How Big Can 3D Printing Go?
TEXT Elsa Lam
PHOTOS Eugen Sakhnenko, unless otherwise noted
3D printing has long garnered the interest of designers, primarily as a tool for rapid prototyping. Every architecture school in Canada has a 3D printer, and the plastic models they output are becoming more and more common fixtures in design crits and exhibitions. Larger design offices also own 3D printers, usually put to work producing all-white presentation models.
3DXL, the Design Exchange’s summer exhibition on the subject, ups the stakes of the conversation. The architects chosen by Toronto-based curator Sara Nickleson are working big—thus the XL of the exhibition title—creating full-scale building components using 3D printing.
This is no mean feat. If you’ve ever worked with a standard 3D printer, you’ll know that it has two main limitations: it’s painfully slow, and the plastic components it produces are brittle. In the exhibition’s hands-on demonstration space, I watched a MakerBot print a miniature CN Tower—an hour-long process that yielded a spindly plastic spire, somewhat less sturdy than one would find at the Dollar Store.
To economize, some designers are using the technology to create select components of larger structures. Denegri Bessai’s Mangrove Structure, custom-created for the exhibition, is an airy minimalist pavilion made of flexible rods held in place by 3D-printed nodes. Each of the 12 elliptical connectors in the installation is unique, suggesting a diversity of possible configurations.
“We printed the upper nodes with PLA plastic on desktop machines at our office and at the Design Exchange,” explains co-creator Tom Bessai, MRAIC. The mid-structure nodes needed to be stronger, so they used machines at Ryerson University and the University of Toronto, which print with sturdier ABS plastic. “We also had the opportunity to work with Cast Connex to create a single node in 3D-printed steel; that was sent to Shapeways for production,” adds Bessai. “It’s very early days for 3D printing in metal.”
Challenges of structural strength are also present in an ambitious three-year-long project to print a full-scale inhabitable canal house in Amsterdam. DUS Architects, the group behind the scheme, has sent a component from the house to Toronto: a cubic-metre-sized plastic keystone, reinforced by a honeycomb of internal shafts.
The keystone was printed on a bespoke machine called the KamerMaker (or “Room Builder”), housed in a shipping container in Amsterdam. The house’s components are being printed canalside and assembled on site like Lego blocks. After assembly, some of the shafts will be filled with foaming concrete that will serve to both insulate the walls and provide structural stability.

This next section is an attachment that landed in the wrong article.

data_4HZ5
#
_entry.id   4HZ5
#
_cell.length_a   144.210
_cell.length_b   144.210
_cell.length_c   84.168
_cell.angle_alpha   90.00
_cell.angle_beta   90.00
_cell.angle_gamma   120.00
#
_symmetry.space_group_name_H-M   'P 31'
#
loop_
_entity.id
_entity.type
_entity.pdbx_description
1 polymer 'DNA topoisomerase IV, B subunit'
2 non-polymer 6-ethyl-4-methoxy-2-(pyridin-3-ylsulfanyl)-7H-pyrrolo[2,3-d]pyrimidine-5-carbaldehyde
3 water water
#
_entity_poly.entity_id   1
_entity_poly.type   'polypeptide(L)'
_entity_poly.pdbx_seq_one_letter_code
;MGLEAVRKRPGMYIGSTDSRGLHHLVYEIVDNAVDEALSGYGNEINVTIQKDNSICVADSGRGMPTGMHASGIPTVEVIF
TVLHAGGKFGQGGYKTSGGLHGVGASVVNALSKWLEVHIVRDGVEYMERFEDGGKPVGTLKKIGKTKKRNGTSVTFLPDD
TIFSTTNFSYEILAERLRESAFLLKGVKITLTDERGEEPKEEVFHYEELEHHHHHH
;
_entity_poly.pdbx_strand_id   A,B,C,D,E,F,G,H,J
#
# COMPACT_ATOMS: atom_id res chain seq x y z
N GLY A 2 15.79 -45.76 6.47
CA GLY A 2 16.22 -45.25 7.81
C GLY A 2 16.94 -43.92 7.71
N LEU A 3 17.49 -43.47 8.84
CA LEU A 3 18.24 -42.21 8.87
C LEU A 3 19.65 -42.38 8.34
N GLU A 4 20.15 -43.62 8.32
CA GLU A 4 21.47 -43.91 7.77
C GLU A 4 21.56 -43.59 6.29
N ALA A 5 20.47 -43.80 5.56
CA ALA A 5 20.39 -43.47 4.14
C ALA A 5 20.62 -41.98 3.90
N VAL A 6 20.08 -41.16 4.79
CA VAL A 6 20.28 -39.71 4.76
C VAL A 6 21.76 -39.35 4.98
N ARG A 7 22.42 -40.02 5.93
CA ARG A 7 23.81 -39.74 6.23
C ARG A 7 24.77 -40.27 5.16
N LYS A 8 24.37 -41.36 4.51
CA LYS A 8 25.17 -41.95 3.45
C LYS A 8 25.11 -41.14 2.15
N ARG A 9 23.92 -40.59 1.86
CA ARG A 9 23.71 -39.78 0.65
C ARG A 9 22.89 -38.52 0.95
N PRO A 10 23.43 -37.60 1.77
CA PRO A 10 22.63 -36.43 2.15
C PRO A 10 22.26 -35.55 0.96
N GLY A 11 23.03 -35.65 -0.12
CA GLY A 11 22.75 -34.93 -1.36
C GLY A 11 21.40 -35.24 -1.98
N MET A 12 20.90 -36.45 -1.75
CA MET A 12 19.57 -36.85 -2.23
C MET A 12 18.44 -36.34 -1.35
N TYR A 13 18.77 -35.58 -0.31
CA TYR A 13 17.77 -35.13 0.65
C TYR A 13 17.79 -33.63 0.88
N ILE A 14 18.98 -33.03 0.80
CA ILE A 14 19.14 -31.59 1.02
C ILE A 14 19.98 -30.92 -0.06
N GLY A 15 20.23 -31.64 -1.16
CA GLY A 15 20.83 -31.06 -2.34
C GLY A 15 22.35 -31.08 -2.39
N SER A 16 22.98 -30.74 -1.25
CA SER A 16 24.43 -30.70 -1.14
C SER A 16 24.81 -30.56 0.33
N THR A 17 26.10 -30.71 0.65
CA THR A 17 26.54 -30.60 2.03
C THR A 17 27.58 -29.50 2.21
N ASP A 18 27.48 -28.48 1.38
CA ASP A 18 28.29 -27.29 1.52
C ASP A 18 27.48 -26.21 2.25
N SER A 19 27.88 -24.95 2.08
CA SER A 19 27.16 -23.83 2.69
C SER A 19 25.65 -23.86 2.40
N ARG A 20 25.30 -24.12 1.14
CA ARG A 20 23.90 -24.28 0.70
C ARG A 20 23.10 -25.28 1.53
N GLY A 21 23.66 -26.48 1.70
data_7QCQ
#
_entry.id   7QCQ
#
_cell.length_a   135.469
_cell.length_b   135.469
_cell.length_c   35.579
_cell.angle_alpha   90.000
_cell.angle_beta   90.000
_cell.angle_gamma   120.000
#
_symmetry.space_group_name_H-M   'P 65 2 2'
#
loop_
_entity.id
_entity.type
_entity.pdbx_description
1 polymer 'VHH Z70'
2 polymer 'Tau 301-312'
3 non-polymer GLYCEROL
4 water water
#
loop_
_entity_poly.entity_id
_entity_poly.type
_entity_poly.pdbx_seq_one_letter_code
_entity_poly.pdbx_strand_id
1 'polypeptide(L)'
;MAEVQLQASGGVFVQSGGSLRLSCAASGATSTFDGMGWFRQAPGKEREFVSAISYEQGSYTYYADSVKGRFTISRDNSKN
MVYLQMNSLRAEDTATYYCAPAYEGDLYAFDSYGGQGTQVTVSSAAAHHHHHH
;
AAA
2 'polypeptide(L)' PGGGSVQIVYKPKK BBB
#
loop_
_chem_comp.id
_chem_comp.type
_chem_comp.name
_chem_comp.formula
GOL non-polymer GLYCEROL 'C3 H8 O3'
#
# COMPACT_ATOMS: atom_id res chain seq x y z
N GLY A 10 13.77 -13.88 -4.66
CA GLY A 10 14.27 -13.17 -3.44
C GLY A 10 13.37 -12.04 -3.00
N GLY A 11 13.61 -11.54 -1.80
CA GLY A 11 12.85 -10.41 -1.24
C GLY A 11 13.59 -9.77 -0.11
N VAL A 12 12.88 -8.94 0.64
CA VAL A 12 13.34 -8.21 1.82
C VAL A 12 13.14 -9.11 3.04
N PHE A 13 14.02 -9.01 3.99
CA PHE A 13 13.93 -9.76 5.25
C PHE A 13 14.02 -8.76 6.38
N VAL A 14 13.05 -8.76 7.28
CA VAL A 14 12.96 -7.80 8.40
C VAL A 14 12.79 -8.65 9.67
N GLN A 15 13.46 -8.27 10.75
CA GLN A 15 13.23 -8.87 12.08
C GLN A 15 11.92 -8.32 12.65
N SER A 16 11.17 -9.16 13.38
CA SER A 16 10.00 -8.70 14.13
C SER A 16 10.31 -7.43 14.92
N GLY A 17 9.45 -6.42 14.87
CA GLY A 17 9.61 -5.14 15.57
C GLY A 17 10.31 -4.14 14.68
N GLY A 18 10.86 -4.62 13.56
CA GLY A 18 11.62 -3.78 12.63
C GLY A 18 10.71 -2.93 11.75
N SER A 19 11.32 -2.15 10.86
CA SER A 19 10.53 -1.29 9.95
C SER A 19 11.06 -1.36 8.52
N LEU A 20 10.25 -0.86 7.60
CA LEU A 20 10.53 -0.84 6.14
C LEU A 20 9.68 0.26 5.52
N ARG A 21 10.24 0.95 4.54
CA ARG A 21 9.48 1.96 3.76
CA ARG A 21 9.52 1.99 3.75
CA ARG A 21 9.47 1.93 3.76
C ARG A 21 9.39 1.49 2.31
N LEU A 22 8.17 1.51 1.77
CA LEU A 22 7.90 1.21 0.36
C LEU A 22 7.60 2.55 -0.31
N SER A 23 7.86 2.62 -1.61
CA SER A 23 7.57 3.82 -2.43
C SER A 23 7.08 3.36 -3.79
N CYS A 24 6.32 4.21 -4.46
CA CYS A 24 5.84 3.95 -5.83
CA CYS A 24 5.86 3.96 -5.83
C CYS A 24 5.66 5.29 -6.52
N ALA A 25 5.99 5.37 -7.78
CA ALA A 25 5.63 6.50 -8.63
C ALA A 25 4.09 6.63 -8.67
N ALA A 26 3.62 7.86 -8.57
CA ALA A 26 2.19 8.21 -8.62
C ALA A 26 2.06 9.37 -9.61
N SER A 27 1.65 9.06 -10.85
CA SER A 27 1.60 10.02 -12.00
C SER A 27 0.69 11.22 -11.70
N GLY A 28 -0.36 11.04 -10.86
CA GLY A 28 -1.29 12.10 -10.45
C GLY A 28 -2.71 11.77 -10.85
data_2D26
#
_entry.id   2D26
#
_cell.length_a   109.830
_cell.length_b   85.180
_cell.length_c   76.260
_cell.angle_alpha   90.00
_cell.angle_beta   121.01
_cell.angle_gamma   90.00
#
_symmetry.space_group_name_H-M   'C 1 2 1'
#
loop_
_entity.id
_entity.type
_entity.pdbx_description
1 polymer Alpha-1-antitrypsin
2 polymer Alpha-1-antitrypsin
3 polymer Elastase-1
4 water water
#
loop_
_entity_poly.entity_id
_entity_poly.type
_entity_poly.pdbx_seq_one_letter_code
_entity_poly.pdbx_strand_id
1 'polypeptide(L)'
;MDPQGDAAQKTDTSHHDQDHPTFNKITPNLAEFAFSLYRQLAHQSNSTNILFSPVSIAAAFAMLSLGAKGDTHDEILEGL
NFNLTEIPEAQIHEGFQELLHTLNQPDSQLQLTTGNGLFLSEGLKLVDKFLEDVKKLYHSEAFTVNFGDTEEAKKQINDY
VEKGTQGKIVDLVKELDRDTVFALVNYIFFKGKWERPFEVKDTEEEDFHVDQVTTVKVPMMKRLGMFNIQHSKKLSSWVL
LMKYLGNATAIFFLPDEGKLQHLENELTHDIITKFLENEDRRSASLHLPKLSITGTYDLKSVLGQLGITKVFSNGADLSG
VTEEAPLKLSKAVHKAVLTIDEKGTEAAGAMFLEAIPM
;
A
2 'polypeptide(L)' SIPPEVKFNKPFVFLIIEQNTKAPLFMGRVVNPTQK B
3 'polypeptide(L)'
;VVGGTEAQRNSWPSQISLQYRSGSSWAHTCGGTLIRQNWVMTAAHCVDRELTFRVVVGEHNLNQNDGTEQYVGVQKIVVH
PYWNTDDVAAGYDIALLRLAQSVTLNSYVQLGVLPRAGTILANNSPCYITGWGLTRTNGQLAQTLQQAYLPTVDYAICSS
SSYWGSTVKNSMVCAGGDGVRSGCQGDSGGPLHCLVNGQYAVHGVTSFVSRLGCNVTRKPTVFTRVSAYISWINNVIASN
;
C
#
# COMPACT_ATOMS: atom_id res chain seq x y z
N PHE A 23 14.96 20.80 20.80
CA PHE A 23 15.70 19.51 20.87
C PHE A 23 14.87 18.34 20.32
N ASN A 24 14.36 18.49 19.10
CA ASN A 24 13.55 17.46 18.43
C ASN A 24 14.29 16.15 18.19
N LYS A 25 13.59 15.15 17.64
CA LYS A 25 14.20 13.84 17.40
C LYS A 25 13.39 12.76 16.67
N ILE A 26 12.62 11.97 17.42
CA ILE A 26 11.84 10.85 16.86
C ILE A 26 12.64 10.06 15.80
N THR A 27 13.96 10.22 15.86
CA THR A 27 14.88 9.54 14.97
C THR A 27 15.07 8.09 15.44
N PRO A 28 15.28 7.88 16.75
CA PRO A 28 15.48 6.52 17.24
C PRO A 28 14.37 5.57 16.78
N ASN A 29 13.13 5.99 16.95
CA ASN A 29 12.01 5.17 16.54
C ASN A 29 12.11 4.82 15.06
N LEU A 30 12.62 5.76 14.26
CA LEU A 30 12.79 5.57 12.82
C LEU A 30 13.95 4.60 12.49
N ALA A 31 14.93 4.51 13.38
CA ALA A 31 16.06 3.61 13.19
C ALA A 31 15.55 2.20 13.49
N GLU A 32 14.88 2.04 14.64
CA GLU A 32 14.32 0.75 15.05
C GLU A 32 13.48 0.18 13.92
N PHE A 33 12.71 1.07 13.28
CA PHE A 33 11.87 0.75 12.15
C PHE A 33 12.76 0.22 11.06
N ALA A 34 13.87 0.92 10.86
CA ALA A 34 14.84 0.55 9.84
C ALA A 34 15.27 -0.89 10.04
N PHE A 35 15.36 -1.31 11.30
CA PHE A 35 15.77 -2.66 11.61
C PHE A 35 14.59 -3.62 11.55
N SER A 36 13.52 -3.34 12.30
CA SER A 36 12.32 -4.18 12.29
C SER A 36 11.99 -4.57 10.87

3DXL’s most stunning display is in the exhibition’s final room. Digital Arabesque, by Swiss architects Michael Hansmeyer and Benjamin Dillenburger, is a visually intricate wall created from 3D-printed sandstone, manufactured at an American facility. The seductive composition—made up of slithering forms, encrusted with ornamentation—is impossibly complex to create using regular 3D-modelling tools. Instead, it’s generated by custom algorithmic software developed by Hansmeyer and Dillenburger.
The wall was printed on a large-scale powder printer that solidifies loose sand with a binder. “These large-scale printers were developed to print sand moulds for casting in foundries,” says Dillenburger. In their intended use, the printed form is destroyed after the casting process. “The resulting artificial stone is comparable to natural sandstone in terms of its properties,” he says.
In terms of know-how, graduates of architecture schools are becoming adept with the technology. A display case is dedicated to 3D-printed tiles made by Dillenburger’s students at the University of Toronto’s Daniels Faculty of Architecture, Landscape and Design. The patterns evoke fractal geometries and rock formations, representing a search for complex patterns and textures that can be created with—and perhaps only with—3D printing.
The Design Exchange has assembled a remarkable array of projects. However, in venturing into a satellite space—a former condo presentation centre on highly trafficked King Street—the works end up looking more diminutive than they ought. Relative to the tall buildings in the area, the 3D-printed components appear to be more in the S or M rather than the XL range.
It’s a reminder of how far off the use of 3D printers for full-scale building components still feels: the technology needed for printing to a pavilion-sized (let alone full building-sized) scale with quick speeds and durable materials remains out of reach. But 3DXL shows how that future is perhaps a few steps closer than we realize.
3DXL is on display at 363 King Street West in Toronto until August 16, 2015.